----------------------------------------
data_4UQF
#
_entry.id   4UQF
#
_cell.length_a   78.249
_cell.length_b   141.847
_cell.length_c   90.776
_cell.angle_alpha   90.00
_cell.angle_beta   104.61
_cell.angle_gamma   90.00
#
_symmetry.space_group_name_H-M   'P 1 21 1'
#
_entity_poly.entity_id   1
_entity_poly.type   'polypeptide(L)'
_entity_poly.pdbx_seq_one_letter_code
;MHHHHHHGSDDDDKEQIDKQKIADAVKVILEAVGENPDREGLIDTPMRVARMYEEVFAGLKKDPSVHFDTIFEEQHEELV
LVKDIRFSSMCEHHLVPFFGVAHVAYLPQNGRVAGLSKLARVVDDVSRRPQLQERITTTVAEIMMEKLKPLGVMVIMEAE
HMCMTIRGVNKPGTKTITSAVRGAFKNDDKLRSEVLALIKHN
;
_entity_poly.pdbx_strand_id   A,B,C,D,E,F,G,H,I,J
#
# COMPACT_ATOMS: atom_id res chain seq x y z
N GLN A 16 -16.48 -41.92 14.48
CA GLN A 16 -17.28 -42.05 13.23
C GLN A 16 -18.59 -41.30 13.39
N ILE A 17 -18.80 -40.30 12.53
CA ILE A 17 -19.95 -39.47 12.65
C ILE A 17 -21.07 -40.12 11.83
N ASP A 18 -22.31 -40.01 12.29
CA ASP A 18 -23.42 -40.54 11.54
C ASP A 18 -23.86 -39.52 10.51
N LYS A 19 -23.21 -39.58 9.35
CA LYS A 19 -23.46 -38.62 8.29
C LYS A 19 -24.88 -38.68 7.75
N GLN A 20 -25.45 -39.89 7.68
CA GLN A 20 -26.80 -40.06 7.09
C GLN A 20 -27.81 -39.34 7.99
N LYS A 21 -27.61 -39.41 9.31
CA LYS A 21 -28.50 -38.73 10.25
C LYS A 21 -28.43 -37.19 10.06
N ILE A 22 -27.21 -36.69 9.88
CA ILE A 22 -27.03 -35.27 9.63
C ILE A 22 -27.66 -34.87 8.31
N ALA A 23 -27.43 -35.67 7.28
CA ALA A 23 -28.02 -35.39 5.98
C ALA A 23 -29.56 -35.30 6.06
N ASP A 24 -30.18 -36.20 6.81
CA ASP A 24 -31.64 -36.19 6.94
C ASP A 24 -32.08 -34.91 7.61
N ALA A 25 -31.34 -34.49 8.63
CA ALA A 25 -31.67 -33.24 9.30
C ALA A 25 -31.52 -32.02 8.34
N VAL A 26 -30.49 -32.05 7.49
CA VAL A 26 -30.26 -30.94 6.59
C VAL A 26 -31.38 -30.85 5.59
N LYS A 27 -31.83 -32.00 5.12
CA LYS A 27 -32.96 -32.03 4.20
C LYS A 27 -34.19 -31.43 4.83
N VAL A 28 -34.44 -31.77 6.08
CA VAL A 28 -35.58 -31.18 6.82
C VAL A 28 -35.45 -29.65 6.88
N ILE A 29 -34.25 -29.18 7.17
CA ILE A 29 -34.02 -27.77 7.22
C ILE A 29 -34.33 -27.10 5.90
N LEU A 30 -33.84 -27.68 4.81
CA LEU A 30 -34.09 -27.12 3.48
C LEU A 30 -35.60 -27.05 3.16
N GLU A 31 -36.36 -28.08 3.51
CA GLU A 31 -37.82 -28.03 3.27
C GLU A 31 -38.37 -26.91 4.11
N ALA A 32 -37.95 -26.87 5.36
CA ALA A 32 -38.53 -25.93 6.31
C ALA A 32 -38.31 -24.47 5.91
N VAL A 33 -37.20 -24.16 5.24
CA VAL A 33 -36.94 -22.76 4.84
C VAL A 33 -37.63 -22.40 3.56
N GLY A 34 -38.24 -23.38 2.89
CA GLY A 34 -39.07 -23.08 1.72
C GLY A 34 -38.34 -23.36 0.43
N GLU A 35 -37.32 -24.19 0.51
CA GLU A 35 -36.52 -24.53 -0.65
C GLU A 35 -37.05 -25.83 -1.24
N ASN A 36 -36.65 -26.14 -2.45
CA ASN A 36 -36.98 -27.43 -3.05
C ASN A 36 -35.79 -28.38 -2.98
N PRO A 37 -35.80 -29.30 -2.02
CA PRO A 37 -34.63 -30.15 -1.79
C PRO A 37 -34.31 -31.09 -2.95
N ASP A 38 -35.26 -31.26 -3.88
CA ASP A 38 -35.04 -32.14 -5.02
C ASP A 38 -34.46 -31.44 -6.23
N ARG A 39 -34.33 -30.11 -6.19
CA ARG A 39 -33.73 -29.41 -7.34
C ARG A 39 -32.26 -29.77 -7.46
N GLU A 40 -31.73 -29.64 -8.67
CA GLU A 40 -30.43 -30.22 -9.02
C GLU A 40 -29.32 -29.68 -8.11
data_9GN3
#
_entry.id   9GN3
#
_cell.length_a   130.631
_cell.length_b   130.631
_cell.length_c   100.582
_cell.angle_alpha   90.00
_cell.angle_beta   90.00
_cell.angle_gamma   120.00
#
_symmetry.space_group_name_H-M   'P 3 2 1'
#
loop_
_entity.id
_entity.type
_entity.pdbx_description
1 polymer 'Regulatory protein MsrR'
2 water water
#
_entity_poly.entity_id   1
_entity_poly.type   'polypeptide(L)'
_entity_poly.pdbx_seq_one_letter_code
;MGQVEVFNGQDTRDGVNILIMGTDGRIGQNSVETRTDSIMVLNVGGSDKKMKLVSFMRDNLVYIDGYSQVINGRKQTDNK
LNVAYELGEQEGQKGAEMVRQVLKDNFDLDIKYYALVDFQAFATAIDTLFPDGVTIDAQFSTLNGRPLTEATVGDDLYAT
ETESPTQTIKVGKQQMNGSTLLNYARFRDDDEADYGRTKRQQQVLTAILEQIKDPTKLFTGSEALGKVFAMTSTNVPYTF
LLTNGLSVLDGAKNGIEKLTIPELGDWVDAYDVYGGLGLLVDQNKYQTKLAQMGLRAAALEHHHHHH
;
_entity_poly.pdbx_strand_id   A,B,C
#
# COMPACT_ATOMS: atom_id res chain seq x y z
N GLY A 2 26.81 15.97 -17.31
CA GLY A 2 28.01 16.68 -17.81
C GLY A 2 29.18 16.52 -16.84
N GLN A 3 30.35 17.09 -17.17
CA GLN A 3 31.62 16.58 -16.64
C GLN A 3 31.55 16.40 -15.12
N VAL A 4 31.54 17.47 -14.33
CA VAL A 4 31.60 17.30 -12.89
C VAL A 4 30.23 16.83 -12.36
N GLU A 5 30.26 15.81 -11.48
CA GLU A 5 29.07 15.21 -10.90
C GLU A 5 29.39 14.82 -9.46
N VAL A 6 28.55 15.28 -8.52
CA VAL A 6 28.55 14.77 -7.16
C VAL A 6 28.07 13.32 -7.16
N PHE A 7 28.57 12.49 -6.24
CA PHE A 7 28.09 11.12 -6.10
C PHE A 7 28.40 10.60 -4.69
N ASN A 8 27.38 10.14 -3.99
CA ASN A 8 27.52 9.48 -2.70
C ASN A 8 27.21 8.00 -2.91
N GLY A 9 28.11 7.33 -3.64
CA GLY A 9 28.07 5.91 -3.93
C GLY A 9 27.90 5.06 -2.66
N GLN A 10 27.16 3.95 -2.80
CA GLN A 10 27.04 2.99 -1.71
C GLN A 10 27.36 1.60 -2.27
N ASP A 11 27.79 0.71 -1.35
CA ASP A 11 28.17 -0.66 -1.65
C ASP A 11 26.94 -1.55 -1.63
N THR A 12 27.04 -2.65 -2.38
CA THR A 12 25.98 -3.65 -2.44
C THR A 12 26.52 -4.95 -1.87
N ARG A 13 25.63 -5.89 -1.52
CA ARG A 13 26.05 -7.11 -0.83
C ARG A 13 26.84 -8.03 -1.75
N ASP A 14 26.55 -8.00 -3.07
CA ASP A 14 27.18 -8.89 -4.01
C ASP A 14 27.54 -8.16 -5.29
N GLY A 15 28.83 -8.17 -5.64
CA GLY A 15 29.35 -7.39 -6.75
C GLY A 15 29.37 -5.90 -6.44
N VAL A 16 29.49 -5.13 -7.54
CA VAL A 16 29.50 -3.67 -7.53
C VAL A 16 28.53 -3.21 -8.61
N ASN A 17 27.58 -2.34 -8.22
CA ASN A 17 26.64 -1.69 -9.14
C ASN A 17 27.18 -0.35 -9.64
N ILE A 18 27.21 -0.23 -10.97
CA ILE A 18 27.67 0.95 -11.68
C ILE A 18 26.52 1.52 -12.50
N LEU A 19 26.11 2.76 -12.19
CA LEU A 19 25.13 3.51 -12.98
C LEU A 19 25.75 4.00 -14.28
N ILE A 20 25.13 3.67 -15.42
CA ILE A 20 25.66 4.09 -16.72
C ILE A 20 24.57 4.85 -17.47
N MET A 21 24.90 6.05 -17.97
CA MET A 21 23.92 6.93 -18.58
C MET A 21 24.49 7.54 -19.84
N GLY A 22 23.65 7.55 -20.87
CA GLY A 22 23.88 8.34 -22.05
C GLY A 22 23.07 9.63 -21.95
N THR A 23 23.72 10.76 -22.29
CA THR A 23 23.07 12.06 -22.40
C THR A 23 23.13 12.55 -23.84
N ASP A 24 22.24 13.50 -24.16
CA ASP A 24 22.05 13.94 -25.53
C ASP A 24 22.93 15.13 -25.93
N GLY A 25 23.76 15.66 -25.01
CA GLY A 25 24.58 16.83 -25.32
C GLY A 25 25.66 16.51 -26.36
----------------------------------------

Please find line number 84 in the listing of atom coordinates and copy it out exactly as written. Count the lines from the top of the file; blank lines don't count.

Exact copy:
N ASN A 36 -36.65 -26.14 -2.45